People around The Southern Baptist Theological Seminary know Randy Stinson as a man who talks a lot about families.
As dean of Southern's School of Leadership and Church Ministry since August 2006, Stinson has emphasized that local churches must do more to help hold fami-lies together. On top of his duties as a dean, Stinson also serves as president of the Council on Biblical Manhood and Womanhood (CBMW), a non-denominational organization housed at Southern that promotes the teachings of the Bible about gender roles and families.
With all this talk about families, some may wonder: how is family life in Stinson's own home?
"Our home is characterized by peace and by gratitude and by forgiveness," he said. "It is marked by a realization that we're all sinners, but we all love each other and we have obligations to one another. It is a happy place. That is the fruit of living out the principles of Scripture in your home."
Stinson and his wife Danna have been married since 1991 and have six children: Gunnar, Georgia, Fisher, Eden, Payton and Willa.
"The principles that we have in our home are the same ones that I teach," he said. "It is my responsibility to be the leader in the home. It is my wife's and my responsibility to disciple our children. It is our responsibility to guard our personal lives with vigilance and diligence. It is our responsibility to seek council from others who are godly."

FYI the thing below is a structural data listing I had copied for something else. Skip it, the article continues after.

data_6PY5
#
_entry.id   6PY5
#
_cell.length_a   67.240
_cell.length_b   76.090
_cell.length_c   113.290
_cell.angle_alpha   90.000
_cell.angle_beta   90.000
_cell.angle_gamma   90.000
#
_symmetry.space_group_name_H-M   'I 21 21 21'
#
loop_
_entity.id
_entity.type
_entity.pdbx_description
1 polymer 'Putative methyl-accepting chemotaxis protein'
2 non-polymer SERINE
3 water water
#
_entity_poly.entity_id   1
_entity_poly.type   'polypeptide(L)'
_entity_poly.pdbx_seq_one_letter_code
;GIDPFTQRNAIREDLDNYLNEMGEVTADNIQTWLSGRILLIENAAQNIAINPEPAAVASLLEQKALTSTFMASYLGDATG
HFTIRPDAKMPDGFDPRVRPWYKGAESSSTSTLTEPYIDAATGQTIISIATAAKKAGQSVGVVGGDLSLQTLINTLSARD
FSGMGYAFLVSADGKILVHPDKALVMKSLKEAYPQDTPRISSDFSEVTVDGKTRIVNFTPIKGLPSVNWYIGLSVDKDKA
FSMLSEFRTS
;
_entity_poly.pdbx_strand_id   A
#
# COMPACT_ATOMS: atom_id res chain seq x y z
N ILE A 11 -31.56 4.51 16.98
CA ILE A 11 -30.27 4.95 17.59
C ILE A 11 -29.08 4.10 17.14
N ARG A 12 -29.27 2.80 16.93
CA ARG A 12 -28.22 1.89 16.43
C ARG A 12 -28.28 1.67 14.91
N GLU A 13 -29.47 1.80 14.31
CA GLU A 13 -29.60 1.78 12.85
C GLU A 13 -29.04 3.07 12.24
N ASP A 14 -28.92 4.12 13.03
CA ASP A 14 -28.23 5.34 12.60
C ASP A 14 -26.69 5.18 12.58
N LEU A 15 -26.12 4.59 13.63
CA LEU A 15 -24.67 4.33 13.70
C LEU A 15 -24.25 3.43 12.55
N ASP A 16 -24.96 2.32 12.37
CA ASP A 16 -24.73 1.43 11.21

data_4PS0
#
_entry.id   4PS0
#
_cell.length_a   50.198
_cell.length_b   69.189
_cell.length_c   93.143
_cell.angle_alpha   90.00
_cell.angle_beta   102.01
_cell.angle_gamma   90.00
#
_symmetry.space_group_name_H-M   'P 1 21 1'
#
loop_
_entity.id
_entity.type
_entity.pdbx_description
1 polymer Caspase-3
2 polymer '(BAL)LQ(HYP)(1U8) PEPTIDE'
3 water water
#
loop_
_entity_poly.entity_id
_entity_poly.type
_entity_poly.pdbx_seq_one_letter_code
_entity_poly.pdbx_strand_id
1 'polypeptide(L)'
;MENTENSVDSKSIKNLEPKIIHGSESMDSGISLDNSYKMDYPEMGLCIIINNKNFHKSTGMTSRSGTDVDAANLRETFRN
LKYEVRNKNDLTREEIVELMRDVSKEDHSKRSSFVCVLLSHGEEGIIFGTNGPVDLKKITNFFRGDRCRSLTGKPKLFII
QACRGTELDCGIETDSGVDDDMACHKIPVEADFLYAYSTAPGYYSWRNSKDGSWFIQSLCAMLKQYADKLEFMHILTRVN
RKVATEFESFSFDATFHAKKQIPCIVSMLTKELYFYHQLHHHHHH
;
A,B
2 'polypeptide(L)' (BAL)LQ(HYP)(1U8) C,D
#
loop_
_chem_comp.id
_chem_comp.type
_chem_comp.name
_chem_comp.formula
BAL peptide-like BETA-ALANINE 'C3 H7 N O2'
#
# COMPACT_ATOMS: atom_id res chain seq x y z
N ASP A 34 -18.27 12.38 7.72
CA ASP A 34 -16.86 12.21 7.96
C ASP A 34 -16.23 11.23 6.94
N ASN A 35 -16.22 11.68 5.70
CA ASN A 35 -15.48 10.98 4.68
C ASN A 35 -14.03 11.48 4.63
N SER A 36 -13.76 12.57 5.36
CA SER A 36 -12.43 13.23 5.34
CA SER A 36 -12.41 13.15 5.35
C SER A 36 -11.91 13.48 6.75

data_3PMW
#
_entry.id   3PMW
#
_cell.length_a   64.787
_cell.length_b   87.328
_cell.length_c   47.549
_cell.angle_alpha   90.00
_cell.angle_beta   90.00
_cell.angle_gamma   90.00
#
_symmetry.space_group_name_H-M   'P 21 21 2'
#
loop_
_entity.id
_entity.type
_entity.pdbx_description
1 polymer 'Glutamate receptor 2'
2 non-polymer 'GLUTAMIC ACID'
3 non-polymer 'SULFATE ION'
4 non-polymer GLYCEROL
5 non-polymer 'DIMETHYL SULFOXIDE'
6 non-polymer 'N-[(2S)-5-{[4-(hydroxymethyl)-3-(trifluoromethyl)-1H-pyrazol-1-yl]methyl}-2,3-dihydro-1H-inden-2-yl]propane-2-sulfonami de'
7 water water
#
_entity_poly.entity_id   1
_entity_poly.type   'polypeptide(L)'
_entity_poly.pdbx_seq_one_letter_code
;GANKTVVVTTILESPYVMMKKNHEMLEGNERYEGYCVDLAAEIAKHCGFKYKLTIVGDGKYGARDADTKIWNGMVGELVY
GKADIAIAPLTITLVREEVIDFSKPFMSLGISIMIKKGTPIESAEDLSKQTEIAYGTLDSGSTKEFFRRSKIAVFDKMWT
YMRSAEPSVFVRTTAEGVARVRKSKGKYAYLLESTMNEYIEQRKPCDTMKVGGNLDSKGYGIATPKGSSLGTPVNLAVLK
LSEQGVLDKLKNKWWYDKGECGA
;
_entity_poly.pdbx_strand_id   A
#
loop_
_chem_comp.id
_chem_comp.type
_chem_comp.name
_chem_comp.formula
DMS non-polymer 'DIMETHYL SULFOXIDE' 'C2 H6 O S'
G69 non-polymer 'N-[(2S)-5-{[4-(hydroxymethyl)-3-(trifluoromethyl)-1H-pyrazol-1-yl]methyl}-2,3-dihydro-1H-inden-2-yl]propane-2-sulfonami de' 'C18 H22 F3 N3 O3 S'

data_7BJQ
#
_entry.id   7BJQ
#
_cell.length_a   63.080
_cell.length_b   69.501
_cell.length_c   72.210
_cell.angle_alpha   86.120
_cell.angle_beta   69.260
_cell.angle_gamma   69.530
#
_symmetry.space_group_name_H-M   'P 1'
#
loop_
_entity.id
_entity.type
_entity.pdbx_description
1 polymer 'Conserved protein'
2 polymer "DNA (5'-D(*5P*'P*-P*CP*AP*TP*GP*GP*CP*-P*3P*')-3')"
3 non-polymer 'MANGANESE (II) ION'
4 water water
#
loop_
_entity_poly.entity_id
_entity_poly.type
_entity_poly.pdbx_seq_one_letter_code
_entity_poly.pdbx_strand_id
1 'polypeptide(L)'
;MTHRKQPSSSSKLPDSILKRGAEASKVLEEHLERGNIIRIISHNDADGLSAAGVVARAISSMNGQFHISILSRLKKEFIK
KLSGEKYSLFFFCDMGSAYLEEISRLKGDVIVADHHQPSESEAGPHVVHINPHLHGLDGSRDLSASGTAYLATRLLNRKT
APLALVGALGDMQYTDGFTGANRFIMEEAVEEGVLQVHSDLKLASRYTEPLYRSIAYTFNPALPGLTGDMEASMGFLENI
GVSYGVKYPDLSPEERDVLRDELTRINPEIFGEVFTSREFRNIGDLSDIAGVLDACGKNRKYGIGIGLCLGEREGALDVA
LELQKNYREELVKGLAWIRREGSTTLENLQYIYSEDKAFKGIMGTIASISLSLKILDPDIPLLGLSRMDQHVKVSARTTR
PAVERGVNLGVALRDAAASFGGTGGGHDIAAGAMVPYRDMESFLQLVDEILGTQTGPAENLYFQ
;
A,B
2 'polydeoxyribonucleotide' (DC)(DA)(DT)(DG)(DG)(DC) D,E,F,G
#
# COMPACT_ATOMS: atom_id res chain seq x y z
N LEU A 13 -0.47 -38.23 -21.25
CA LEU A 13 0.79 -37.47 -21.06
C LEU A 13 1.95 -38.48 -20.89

Stinson earned a master of divinity degree from Southeastern Baptist Theological Seminary in Wake Forest, N.C., in 1996. After graduation from South-eastern, Stinson came to Southern to pursue a master of theology degree.
By 2000 Stinson had completed his Th.M. and was pursuing a doctor of philosophy degree at Southern. During his Ph.D. work the position of CBMW execu-tive director opened up and Stinson was offered the job. He says God providentially used the CBMW position to cement his conviction about the importance of answering gender questions correctly.
"The work of the Council on Biblical Manhood and Womanhood put me in a situation to really understand even at a greater depth the importance of gender roles in the home, the importance of an appropriate structure in the home and in the church and helped me understand at a deeper level the ramifications of getting this wrong," he said.
"The health of the home is at stake. The health of the church is at stake."
Stinson completed his Ph.D. in systematic theology in 2005.